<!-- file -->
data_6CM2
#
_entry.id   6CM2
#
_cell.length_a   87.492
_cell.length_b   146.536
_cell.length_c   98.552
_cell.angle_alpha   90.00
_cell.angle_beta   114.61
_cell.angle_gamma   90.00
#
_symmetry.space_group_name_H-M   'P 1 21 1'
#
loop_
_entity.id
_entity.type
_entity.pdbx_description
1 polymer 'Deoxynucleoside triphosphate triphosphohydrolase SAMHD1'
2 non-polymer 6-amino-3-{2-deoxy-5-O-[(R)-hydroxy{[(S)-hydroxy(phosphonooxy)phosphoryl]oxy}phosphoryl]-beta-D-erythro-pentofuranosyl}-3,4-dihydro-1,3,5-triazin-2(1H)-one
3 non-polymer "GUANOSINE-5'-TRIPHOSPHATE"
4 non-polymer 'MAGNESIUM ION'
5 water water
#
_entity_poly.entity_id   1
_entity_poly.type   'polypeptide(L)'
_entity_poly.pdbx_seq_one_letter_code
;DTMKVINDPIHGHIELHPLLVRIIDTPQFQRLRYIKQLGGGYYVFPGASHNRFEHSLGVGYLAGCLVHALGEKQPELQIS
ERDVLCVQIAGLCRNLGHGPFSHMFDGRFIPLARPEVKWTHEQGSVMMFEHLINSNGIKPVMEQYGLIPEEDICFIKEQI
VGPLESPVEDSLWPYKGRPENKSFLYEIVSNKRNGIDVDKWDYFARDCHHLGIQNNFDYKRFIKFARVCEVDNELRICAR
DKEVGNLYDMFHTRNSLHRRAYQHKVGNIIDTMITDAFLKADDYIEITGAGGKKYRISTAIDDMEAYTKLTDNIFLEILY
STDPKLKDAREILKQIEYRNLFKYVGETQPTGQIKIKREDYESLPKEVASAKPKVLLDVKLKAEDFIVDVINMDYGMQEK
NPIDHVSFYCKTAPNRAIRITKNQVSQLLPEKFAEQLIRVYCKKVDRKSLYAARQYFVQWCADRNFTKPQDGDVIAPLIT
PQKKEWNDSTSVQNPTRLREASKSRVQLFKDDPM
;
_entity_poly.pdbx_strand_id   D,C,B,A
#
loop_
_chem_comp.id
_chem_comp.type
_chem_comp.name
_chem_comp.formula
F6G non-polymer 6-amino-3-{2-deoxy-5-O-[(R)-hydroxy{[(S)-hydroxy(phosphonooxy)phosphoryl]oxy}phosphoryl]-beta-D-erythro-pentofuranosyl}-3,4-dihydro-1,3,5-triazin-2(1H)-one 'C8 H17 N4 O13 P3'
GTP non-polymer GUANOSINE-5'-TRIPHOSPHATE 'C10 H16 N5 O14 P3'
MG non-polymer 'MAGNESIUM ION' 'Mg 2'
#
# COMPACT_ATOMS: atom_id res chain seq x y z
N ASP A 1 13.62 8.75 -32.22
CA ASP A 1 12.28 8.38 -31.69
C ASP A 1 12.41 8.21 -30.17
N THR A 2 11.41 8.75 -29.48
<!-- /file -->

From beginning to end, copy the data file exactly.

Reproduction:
data_6CM2
#
_entry.id   6CM2
#
_cell.length_a   87.492
_cell.length_b   146.536
_cell.length_c   98.552
_cell.angle_alpha   90.00
_cell.angle_beta   114.61
_cell.angle_gamma   90.00
#
_symmetry.space_group_name_H-M   'P 1 21 1'
#
loop_
_entity.id
_entity.type
_entity.pdbx_description
1 polymer 'Deoxynucleoside triphosphate triphosphohydrolase SAMHD1'
2 non-polymer 6-amino-3-{2-deoxy-5-O-[(R)-hydroxy{[(S)-hydroxy(phosphonooxy)phosphoryl]oxy}phosphoryl]-beta-D-erythro-pentofuranosyl}-3,4-dihydro-1,3,5-triazin-2(1H)-one
3 non-polymer "GUANOSINE-5'-TRIPHOSPHATE"
4 non-polymer 'MAGNESIUM ION'
5 water water
#
_entity_poly.entity_id   1
_entity_poly.type   'polypeptide(L)'
_entity_poly.pdbx_seq_one_letter_code
;DTMKVINDPIHGHIELHPLLVRIIDTPQFQRLRYIKQLGGGYYVFPGASHNRFEHSLGVGYLAGCLVHALGEKQPELQIS
ERDVLCVQIAGLCRNLGHGPFSHMFDGRFIPLARPEVKWTHEQGSVMMFEHLINSNGIKPVMEQYGLIPEEDICFIKEQI
VGPLESPVEDSLWPYKGRPENKSFLYEIVSNKRNGIDVDKWDYFARDCHHLGIQNNFDYKRFIKFARVCEVDNELRICAR
DKEVGNLYDMFHTRNSLHRRAYQHKVGNIIDTMITDAFLKADDYIEITGAGGKKYRISTAIDDMEAYTKLTDNIFLEILY
STDPKLKDAREILKQIEYRNLFKYVGETQPTGQIKIKREDYESLPKEVASAKPKVLLDVKLKAEDFIVDVINMDYGMQEK
NPIDHVSFYCKTAPNRAIRITKNQVSQLLPEKFAEQLIRVYCKKVDRKSLYAARQYFVQWCADRNFTKPQDGDVIAPLIT
PQKKEWNDSTSVQNPTRLREASKSRVQLFKDDPM
;
_entity_poly.pdbx_strand_id   D,C,B,A
#
loop_
_chem_comp.id
_chem_comp.type
_chem_comp.name
_chem_comp.formula
F6G non-polymer 6-amino-3-{2-deoxy-5-O-[(R)-hydroxy{[(S)-hydroxy(phosphonooxy)phosphoryl]oxy}phosphoryl]-beta-D-erythro-pentofuranosyl}-3,4-dihydro-1,3,5-triazin-2(1H)-one 'C8 H17 N4 O13 P3'
GTP non-polymer GUANOSINE-5'-TRIPHOSPHATE 'C10 H16 N5 O14 P3'
MG non-polymer 'MAGNESIUM ION' 'Mg 2'
#
# COMPACT_ATOMS: atom_id res chain seq x y z
N ASP A 1 13.62 8.75 -32.22
CA ASP A 1 12.28 8.38 -31.69
C ASP A 1 12.41 8.21 -30.17
N THR A 2 11.41 8.75 -29.48